Re: What are the problems with IDML? (fwd)

MegaZone (megazone@livingston.com)
Mon, 19 Aug 1996 14:26:18 -0700 (PDT)


Message-Id: <199608192126.OAA28652@server.livingston.com>
Subject: Re: What are the problems with IDML? (fwd)
To: www-html@w3.org
Date: Mon, 19 Aug 1996 14:26:18 -0700 (PDT)
From: MegaZone <megazone@livingston.com>

Once upon a time Doug Donohoe shaped the electrons to say...
>We didn't "have" to be different.  We chose to define new tags
>because META doesn't really work that well to answer the
>business questions listed above (for reasons explained below).

All you would need is a standardized convention for META use and problem
is solved.
Say <META NAME="document" VALUE="document name">
other meta tags here with standard names.
<META NAME="document" VALUE="another doc">
and the parser knows any tags between document and the next document all
belong to the first one.

You could even make open and close tags to be pendantic.  The point is
it can be done with existing tags without the need to add anything new.

>Not that this is pertinent to IDML as a whole, but the fact is
>that according to the W3C standard, META tags may only appear
>inside HEAD tags.  You can validate this for yourself at:

Incorrect.  You can use META *without* HEAD tags.  Go ahead and validate it
against the DTD - under 3.2.  Take this as the file, note the META and no
HEAD:

<!DOCTYPE HTML PUBLIC "-//W3C//DTD HTML 3.2//EN">
<html>
<title>spew</title>
<LINK REV=MADE HREF="mailto:spider@livingston.com">
<META NAME="fu" CONTENT="bar">
<BODY bgcolor="#ffffff" text="#000000" link="#0000ff" vlink="#b245b0" alink="#2cbfe5">
<P>Junk</P>
</body></html>

megazone @server:/home/server/megazone 3>html-check test.shtml
test.shtml ...
... valid

>Where it says that META is "allowed in content of <HEAD>" (and
>nothing else).  Nevertheless, the above is not rejected
>by browsers, so I'll concede this point.

Yes, but you've interpretted it wrong.  It is only allowed in the content
of HEAD - but the actual HEAD tags are not required.

>If you think we deliberately formatted the page to make it look worse,
>then please present a format that looks "nice" (we'll update our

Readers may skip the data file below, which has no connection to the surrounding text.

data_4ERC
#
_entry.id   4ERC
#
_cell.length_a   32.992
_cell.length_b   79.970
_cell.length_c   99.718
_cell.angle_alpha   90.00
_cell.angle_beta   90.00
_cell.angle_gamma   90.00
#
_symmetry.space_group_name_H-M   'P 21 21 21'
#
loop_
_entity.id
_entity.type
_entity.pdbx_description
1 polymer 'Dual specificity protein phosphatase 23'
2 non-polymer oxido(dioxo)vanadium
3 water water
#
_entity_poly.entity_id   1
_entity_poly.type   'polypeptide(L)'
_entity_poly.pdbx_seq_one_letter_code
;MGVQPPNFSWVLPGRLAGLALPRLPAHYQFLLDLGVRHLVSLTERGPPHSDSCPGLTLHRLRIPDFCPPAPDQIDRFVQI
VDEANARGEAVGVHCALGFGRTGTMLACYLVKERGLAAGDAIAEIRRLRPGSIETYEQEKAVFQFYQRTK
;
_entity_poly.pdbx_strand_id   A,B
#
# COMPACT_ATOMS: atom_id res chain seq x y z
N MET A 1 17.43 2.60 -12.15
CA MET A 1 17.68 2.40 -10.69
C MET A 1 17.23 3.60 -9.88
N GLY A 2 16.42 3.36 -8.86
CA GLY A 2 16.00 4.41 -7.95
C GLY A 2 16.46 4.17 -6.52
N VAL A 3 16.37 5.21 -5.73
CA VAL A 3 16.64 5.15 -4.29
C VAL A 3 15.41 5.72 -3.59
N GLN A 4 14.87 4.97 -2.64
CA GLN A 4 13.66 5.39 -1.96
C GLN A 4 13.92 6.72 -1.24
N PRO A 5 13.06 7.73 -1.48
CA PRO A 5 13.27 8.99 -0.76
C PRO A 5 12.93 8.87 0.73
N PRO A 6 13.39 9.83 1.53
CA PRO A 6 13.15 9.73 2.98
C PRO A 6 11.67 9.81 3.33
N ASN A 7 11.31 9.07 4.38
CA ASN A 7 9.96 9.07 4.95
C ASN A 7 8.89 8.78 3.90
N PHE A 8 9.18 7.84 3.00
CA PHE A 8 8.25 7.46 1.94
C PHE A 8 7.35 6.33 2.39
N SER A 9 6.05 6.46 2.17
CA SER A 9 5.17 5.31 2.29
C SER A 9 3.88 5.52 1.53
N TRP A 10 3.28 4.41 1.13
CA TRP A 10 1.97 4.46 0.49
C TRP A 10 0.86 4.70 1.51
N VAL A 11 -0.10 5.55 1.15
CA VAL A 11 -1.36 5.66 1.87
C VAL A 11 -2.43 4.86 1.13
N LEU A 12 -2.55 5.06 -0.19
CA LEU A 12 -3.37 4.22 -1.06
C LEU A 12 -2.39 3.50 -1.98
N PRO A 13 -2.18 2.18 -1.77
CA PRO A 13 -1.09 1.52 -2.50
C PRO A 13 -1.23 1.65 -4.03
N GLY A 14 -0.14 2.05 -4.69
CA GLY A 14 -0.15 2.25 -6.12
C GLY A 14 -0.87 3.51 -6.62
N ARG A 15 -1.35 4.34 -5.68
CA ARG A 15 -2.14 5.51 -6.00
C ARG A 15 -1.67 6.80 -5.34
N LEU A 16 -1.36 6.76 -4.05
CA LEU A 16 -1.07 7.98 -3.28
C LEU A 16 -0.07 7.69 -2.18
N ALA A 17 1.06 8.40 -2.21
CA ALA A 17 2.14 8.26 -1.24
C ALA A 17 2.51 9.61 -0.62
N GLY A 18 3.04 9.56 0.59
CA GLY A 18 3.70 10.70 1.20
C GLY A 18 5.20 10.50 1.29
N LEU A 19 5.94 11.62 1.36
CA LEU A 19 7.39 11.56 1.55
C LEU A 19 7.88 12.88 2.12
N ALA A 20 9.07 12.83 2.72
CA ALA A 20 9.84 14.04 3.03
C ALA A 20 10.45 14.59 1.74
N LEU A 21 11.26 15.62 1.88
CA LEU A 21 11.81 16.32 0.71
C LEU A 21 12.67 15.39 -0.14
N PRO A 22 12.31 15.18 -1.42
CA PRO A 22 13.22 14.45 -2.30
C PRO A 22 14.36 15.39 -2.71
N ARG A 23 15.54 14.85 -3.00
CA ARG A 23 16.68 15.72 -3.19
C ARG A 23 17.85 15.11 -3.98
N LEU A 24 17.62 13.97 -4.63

The way you have the lines wrapping it makes the META tags look messier
than they look in the actual file.  Then your tags aren't line wrapped 
the same way, so visually they look neater.

>consequence and is not our point.  Think about writing a robot to
>crawl through each version (IDML/META) and think about what it takes
>to spit out the publisher, page and products represented therein.  

Like I said, all it would take is a standard name set.  These already exist
for existing search engines, as well as catalog agents like the one built
into NS Enterprise Server.  Other agents can deal with META as long as you
use their naming conventions, the same could be done here.

>What are the issues you'd encounter? If you've written a robot you'll
>recognize that the META version is harder because you have to combine
>information that belongs together from seperate META tags.  In IDML,

Not a big deal.  I well designed naming convention would make it a simple
matter of cacatenating the fields until some flag is reached - be that a
'closing tag', the start of another object, a tag not from the convention,
or the end of the header.

>> 2.META tags are poorly suited to specifying products. Some
>>     Identify merchants have over 600,000 products; to catalog their
>>     products using only META is ugly and impractical. We found
>>     that a separate, dedicated tag just for product-tagging and
>>     content-tagging provided greater flexibility and clarity.
>> I don't get this, I really don't.  I've looked at their tags and I
>> don't see anything I can't do with META.
>This is merely an elaboration of the previous point.  You say "I 
>don't get this".  What don't you understand?  Perhaps we can clear 

I don't see any reason to use your tags when META does the job just fine,
is valid, and is proven.

>All I ask is this:  Sit down and think what it would really take 
>to represent 100 products in a manner that a robot could understand.

I have, I've done things like that.  All it would take is a good naming
convention.  I must be missing something because I sure can't see anything
provided by IDML that a well constructed naming convention wouldn't provide
in META.

>No HEAD, is not required (as I stated earlier).  But it is required 
>if you want to use META.  If people aren't using META you're right,

Again, incorrect.

>they are not restricted from doing so.  But why don't they?  Because
>they get no value out of it.  At least with IDML, it offers the

META *is* already used by several search engines and catalog agents.  As
well as a number of tools.

-MZ
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